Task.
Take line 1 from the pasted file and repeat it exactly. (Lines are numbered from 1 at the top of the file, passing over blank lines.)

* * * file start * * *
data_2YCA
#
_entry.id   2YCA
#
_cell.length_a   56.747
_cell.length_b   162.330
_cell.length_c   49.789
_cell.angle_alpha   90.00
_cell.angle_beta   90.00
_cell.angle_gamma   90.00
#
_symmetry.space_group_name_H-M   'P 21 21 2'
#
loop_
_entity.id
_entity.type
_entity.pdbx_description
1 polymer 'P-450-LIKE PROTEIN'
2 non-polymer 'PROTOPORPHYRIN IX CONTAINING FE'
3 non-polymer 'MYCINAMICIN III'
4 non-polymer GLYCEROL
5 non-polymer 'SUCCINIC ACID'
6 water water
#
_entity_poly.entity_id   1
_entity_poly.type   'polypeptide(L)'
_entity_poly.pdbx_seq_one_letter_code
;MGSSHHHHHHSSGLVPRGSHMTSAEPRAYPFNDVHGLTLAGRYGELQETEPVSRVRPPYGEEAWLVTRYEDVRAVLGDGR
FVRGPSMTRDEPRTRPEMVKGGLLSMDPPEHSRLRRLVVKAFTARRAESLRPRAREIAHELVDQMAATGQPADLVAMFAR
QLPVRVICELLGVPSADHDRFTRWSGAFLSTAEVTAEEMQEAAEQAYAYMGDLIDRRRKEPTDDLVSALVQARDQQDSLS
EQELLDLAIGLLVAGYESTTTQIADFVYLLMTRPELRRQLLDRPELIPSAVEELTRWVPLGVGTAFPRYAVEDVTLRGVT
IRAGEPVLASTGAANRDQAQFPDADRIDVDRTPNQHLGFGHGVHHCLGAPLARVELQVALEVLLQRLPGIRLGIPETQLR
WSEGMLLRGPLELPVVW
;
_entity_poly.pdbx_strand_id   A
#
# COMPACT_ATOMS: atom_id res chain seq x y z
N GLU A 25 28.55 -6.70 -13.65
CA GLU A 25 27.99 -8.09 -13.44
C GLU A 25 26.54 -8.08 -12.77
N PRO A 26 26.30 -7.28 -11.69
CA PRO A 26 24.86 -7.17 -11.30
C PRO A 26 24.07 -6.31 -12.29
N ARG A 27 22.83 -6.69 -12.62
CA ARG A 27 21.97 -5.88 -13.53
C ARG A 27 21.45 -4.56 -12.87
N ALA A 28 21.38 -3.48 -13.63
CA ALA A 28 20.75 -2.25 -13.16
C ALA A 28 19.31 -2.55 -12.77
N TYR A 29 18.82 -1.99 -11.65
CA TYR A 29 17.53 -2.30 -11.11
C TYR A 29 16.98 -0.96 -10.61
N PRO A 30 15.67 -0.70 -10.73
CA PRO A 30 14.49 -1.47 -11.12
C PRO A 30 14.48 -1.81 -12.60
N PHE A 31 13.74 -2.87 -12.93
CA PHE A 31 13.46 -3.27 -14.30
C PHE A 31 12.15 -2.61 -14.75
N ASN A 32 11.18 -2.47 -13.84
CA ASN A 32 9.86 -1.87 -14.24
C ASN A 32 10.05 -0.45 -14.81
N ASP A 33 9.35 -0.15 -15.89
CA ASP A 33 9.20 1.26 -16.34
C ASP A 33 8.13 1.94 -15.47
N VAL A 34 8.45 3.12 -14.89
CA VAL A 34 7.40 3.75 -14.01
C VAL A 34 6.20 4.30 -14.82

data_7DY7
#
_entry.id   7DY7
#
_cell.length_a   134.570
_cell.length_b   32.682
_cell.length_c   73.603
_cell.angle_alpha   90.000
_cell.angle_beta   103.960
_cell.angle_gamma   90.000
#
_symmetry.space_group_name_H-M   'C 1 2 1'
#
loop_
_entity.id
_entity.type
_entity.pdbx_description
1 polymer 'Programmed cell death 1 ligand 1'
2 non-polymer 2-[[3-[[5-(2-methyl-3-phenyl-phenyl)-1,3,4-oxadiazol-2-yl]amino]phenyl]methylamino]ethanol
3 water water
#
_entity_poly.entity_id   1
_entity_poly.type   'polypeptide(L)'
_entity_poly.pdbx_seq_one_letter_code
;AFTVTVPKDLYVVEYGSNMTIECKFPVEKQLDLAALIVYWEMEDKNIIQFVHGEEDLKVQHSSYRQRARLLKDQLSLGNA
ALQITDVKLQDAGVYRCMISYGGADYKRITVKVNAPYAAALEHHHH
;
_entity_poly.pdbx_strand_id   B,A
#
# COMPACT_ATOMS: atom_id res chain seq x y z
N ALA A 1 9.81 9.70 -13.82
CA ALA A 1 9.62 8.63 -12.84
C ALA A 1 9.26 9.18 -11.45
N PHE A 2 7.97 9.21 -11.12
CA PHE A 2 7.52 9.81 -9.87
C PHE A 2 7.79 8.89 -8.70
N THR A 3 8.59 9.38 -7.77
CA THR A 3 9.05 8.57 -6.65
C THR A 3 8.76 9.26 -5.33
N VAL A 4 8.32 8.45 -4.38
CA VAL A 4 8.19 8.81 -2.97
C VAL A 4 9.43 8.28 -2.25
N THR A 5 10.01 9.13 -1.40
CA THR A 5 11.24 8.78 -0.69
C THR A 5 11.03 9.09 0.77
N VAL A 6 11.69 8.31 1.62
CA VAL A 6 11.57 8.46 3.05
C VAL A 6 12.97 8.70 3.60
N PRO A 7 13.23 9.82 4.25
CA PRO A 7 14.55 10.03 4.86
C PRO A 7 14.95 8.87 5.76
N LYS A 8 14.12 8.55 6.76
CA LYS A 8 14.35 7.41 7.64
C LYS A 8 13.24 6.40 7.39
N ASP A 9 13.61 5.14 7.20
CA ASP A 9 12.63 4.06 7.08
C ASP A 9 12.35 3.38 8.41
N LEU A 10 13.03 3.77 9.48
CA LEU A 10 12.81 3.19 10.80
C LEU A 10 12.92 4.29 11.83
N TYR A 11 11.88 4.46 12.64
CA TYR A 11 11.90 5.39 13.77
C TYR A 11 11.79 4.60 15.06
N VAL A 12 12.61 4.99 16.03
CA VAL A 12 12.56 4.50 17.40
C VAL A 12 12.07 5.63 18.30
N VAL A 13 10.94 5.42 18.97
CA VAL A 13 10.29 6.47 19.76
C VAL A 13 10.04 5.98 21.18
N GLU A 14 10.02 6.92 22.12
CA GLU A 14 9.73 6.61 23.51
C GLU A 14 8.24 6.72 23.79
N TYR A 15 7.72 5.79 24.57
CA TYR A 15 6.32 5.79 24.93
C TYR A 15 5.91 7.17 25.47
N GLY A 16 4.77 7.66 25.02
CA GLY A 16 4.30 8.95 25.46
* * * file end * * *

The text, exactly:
data_2YCA